God has not left the congregation of the faithful without instruction on this point. Preachers should preach in a way as to rebuke, convict, exhort and train people in the holiness and righteousness of God and His commandments. This is the primary means of grace that God gives His people to be more like Christ. To those sinning, preachers, as 1 Timothy 5:20 states, should “rebuke in the presence of all, that the rest also may fear.” Paul tells Titus, as an apprenticed preacher, “rebuke them sharply, that they may be sound in the faith (Titus 1:13).” He further tells Titus, “Speak these things, exhort, and rebuke with all authority. Let no one despise you. (Titus 2:15)” Certainly, when one is the “official rebuker” they are labeled as such and are often not very popular. But think of it – the preacher should be the most popular of all in the church as one who continually presses the congregation to conform to holiness! How valuable are true preachers! But real preachers are despised because of this very fact.

Jesus Christ knows how to deal with His church. Revelation 3:19 says, “As many as I love, I rebuke and chasten. Therefore be zealous and repent.” One can tell rather quickly whether a preacher loves his congregation. Listen to his sermons and see if they are ladened with rebukes towards righteousness. Church Speakers think such preaching is caustic. They think that the Holy Spirit will mysteriously apply the entire message to the sinner in His own time. But God knows better. Proverbs 6:23, “For the commandment is a lamp, and the law a light; Reproofs of instruction are the way of life.” God’s way of life in Christ revolves around the true and genuine rebuke – one that trains, correct and reproves the sinner toward holiness.

Now it is important that the reader not become too ridiculous after reading this short exhortation. Christians should not walk away to be transformed into the “Holy Spirit Police” who make a list of everything they think the congregation needs to be reproved on. However, there is a very important balance on understanding how to rebuke and when to rebuke. Hebrews 3:13 says, “but exhort one another daily, while it is called “Today,” lest any of you be hardened through the deceitfulness of sin.” Exhortation is something that the Christian church needs day in and day out. Rebuke is an order of another kind that should be reserved and utilized with prudence and discretion. Most of the time that the Bible speaks about rebuking, God does it, or it is placed into the hands of the elders or preachers of the church. Relatively few Scriptures set it out as a plain maxim across the board. Proverbs certainly takes to task the “fool” and the rebuke of the fool. Proverbs 9:8, “Do not correct a scoffer, lest he hate you; Rebuke a wise man, and he will love you.” Proverbs 1:22, “How long, you simple ones, will you love simplicity? For scorners delight in their scorning, and fools hate knowledge.” But this is in accordance with fools, not Christians. Much of the time, rebuking is something God does to His people through the Word of God (or through prophets, apostles, teachers and preachers). With Christians, much prudence is required if they are to rebuke another. Such Scriptures are directed to your neighbor (Leviticus 19:17, “You shall not hate your brother in your heart. You shall surely rebuke your neighbor, and not bear sin because of him.”), a friend, (Job 6:26, “Do you intend to rebuke my words, And the speeches of a desperate one, which are as wind?” Proverbs 15:32, “He who disdains instruction despises his own soul, but he who heeds rebuke gets understanding.” Proverbs 17:10, “Rebuke is more effective for a wise man than a hundred blows on a fool.”), a learner (Proverbs 19:25, “Strike a scoffer, and the simple will become wary; Rebuke one who has understanding, and he will discern knowledge.”), children (Proverbs 29:15, “The rod and rebuke give wisdom, But a child left to himself brings shame to his mother.), a backslidden Christian or apostate (Jeremiah 2:19, “Your own wickedness will correct you, And your backslidings will rebuke you.), and a Christian brother (Luke 17:3, “Take heed to yourselves. If your brother sins against you, rebuke him; and if he repents, forgive him. (cf. 1 Timothy 5:20; 2 Timothy 4:2; Titus 1:13; 2:15)).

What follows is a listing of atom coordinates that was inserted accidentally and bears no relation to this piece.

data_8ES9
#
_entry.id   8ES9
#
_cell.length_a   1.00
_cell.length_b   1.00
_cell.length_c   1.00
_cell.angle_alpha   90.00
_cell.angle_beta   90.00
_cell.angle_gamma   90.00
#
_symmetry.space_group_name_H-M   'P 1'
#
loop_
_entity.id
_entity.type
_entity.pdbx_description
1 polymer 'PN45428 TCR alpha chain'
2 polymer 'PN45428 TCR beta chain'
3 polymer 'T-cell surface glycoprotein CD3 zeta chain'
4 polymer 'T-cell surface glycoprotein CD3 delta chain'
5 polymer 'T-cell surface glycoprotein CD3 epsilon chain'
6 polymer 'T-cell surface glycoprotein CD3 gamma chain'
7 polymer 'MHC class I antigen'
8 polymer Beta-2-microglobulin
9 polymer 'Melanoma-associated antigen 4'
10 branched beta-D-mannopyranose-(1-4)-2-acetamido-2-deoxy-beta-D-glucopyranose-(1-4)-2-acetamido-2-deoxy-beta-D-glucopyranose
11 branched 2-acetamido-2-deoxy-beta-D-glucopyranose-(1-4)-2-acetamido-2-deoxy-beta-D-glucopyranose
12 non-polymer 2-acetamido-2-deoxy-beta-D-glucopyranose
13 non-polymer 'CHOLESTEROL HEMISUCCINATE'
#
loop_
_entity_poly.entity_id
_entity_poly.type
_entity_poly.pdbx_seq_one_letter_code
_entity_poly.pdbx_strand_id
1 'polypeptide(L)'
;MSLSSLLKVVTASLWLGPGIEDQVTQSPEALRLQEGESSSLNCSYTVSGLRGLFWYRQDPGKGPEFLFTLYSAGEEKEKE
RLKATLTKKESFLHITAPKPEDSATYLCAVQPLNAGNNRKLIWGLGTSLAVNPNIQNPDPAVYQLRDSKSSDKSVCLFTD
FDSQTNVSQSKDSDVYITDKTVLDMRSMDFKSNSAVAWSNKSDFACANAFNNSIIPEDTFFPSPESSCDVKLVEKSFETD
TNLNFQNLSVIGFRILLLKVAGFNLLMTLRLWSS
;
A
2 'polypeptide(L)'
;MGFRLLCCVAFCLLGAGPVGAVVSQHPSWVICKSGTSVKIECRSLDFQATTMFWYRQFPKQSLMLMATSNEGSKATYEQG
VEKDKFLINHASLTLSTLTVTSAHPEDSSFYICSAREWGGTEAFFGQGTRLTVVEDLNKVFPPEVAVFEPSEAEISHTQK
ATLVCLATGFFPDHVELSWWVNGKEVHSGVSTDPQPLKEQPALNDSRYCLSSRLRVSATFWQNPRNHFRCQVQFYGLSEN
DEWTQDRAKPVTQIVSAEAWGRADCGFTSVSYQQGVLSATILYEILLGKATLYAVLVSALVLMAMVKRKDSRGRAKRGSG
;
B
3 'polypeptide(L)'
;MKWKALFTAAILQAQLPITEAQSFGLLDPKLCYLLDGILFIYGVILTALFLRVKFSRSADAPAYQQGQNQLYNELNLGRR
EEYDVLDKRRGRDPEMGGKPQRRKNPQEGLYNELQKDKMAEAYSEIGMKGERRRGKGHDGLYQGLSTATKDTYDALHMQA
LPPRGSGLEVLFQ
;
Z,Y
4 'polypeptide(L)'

The Word itself is a great rebuke to world and to the church. Utilizing the rebuke in a godly manner for the instruction of the sinner in righteousness is duty incumbent on the preacher, and the Christian towards sin and wickedness. Many times the rebuke is given up for blind love, in which people believe that such blind love covers a multitude of sins. However, one must always remember that the sick soul is in need of a prescription, and that prescription is a hearty dose of the Word of God. The Word itself explained and applied is the only remedy for sin – that is the rebuke. As Proverbs 27:5 keenly reminds the church, “Open rebuke is better than love carefully concealed.” Love conceals sin, and an open rebuke exposes it, cleans it, and heals it through the righteousness of Jesus Christ. Christians should not despise a true and biblical rebuke. Instead, they ought to hold it fast as one who is wise and gains understanding so that ignorance flees and Christ is further seen in the lives of the congregation. Preachers ought to take this to heart, and never fail to act in accordance with the commandments to rebuke the congregation in the sermon and teachings whether subtly or openly. Christians, in the same manner, should remember to rebuke their brothers and sisters in the Lord to preserve them from sin, and should rebuke wicked men around them in hopes of their transformation toward righteousness. The position one holds on the issue of the “rebuke” is very simple, and very plain. Ecclesiastes 7:5, “It is better to hear the rebuke of the wise than for a man to hear the song of fools.” What would you rather hear? Are you singing the songs of fools with a fool? Or are you among the remnant of the wise?